The metered disinfecting dispensers described in U.S. Pat. Nos. 4,171,546; 4,200,606; 4,208,747; and 4,216,027, are designed to overcome the problems associated with long periods of non-use. These systems generally use an air bubble to isolate the disinfectant in the dispenser from the tank during quiescent periods. However, this bubble isolation arrangement does not compensate for the disinfectant concentration in the tank being dissipated during such non-use and affords no opportunity for restoring at least, in part, the desired disinfectant activity. Thus, with these dispensers there is a possibility that the first aerosols generated during the initial flush after prolonged quiescense will not be treated with an effective amount of disinfectant.
In addition, most devices described to date fail to provide means for responding to various contaminants in the tank and/or the toilet water. This results in interference with and/or scavenging of the disinfectant by such contaminants.
The present invention relates to a method and apparatus for efficiently disinfecting a flush tank and a bowl with a disinfecting agent each time a toilet is flushed. In a preferred embodiment of the invention, a persistent color is provided to the bowl when the disinfectant agent falls below a disinfecting level. In another embodiment, means are provided for responding to the contaminants found in the tank and/or water which tend to interfere with disinfectant activity.
Specifically, the present invention provides a method and apparatus for disinfecting a toilet tank by treating the water discharged from the toilet tank each time the toilet is flushed. A passive dosing dispenser that automatically dispenses a disinfecting amount of a substance with each flush is provided in the tank to carry out the cleansing and disinfecting method. The dispenser comprises a series of chambers in fluid communication including a reservoir containing a source of disinfectant, a vented volume control chamber, and a delivery tube provided with a dispensing orifice. The delivery tube orifice is in dynamic fluid communication with liquid in the toilet tank and the delivery tube also includes a vented standpipe which eliminates air locks in the system. The location of the dispensing orifice can be varied along the delivery tube depending on the level of minerals and other substances in the bowl water that tend to tie up or react with the disinfectant. Thus, the disinfectant and cleaning agent concentration is increased when such levels are high thereby insuring an effective amount of disinfectant and cleaning agent being present.
It is preferred that certain ratios be maintained throughout the system. Specifically, the ratio of the volume of the reservoir to the volume of the dose dispensed is maintained between 5:1 and 50:1; the ratio of the volume of the reservoir to the volume of actives initially present is between 2:1 and 20:1; the ratio of the volume of the dose to the volume of the delivery tube is between 1.5:1 and 5:1; and the ratio of disinfectant concentration in the reservoir to that in the volume control chamber after 100 flushes is from between about 2:1 and about 5:1.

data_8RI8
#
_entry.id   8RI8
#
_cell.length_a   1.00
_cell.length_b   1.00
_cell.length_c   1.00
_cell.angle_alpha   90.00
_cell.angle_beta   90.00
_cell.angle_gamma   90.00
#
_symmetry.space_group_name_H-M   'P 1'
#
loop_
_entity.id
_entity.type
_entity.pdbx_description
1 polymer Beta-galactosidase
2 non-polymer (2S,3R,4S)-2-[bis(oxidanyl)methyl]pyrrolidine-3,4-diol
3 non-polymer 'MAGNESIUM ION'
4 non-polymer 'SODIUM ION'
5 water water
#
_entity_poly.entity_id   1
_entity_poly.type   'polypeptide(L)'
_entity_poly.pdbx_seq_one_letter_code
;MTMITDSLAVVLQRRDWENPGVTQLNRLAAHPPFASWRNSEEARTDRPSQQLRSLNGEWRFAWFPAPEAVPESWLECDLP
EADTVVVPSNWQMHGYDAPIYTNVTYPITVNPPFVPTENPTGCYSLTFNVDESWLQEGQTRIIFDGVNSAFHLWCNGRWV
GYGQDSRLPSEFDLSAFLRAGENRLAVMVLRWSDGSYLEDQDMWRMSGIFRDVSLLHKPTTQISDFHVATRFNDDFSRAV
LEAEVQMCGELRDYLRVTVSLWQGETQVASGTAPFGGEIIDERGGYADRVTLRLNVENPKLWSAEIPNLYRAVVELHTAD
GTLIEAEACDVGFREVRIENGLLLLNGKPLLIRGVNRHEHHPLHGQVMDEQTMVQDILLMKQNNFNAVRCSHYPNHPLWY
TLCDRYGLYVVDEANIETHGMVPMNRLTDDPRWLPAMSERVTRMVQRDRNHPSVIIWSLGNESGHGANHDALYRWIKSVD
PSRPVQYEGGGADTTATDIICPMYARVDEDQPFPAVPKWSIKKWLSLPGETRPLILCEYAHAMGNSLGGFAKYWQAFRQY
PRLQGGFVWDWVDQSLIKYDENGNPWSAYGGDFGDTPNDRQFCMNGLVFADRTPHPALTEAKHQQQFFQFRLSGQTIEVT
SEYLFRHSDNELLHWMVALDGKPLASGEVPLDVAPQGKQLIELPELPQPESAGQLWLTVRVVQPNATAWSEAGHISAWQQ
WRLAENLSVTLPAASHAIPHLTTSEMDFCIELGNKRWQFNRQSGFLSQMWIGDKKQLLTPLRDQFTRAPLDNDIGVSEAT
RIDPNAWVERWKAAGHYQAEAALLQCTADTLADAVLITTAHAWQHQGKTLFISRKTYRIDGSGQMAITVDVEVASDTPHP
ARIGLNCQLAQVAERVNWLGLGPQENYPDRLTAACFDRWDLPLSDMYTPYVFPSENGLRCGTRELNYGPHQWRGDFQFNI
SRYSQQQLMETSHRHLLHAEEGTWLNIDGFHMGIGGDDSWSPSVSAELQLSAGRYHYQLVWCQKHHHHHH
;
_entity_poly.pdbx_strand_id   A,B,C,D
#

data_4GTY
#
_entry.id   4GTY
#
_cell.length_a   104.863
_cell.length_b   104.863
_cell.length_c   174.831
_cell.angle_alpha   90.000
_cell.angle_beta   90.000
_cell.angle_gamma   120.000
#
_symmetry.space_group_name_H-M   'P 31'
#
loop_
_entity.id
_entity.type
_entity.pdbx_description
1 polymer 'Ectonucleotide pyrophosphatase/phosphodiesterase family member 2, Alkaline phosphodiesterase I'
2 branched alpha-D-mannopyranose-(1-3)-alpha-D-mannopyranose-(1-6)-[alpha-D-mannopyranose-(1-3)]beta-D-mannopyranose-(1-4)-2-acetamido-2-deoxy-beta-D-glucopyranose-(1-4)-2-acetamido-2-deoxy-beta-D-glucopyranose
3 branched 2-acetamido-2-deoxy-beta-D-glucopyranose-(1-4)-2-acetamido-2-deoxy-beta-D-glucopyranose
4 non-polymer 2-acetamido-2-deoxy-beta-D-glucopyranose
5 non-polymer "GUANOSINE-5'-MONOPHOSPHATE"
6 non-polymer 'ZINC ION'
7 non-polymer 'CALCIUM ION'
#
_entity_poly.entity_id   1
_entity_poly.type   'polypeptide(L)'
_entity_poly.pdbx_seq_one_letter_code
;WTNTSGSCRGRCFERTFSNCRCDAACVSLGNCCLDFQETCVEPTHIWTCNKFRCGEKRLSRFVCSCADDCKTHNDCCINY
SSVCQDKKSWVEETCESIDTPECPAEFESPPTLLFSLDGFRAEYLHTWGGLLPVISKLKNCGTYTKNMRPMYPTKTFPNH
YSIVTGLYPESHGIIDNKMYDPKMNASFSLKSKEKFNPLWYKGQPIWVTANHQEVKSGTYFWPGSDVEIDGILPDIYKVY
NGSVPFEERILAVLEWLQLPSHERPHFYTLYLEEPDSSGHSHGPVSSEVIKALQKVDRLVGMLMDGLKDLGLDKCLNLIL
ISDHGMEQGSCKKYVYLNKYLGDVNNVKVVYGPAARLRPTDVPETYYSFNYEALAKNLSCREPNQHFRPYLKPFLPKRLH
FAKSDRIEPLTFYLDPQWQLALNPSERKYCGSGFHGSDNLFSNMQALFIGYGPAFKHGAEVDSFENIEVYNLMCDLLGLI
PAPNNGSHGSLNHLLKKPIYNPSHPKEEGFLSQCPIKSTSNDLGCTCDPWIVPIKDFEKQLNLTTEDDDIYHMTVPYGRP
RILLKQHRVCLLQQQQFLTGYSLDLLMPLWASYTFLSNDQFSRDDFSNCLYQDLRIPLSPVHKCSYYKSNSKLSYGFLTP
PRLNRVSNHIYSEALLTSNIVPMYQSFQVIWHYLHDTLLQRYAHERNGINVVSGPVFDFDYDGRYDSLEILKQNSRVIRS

The arrangement of chambers is such that the concentration of the aqueous disinfectant solution discharged remains substantially constant upon repetitive flushing until the chemicals utilized are depleted. The system is further characterized by means for automatically providing a color signal as soon as the chemicals are reduced below an efficacious cleaning and disinfecting level so that the user will know that it is time to change the dispenser.
It is preferred that an orificed chamber independent of the other chambers be provided for dispensing an amount of a desired substance during the initial flushes. Such substance may comprise an ingredient for cleaning tank walls. Alternately, an additional amount of chlorine is a possibility for providing heavy initial doses where required. In addition, the substance may comprise a sequestering substance which will operate to purge those toilet tanks containing certain metals that react with the disinfectant and scavenge it from the water thereby reducing the disinfecting potential during the initial flushes.
FIG. 1 is a fragmentary perspective view showing the dispenser of this invention associated with a toilet tank;
FIG. 2 is a perspective view of a dispenser characterized by the features of the present invention;
FIG. 3 is a fragmentary vertical sectional view taken about the line 3--3 of FIG. 1;
FIG. 4 is a vertical sectional view taken about the line 4--4 of FIG. 2;
FIG. 5 is a vertical sectional view taken about the line 5--5 of FIG. 2;
FIGS. 6-11 are sequential sectional views taken about the line 6--6 of FIG. 3 showing the dispenser at various times during the normal flush cycle and/or life of the apparatus;
FIG. 12 provides graphical comparisons of bowl and tank retention of disinfectant activity after intermittent flushes;
FIG. 13 provides graphical comparisons of bowl and tank retention of disinfectant activity after consecutive flushes;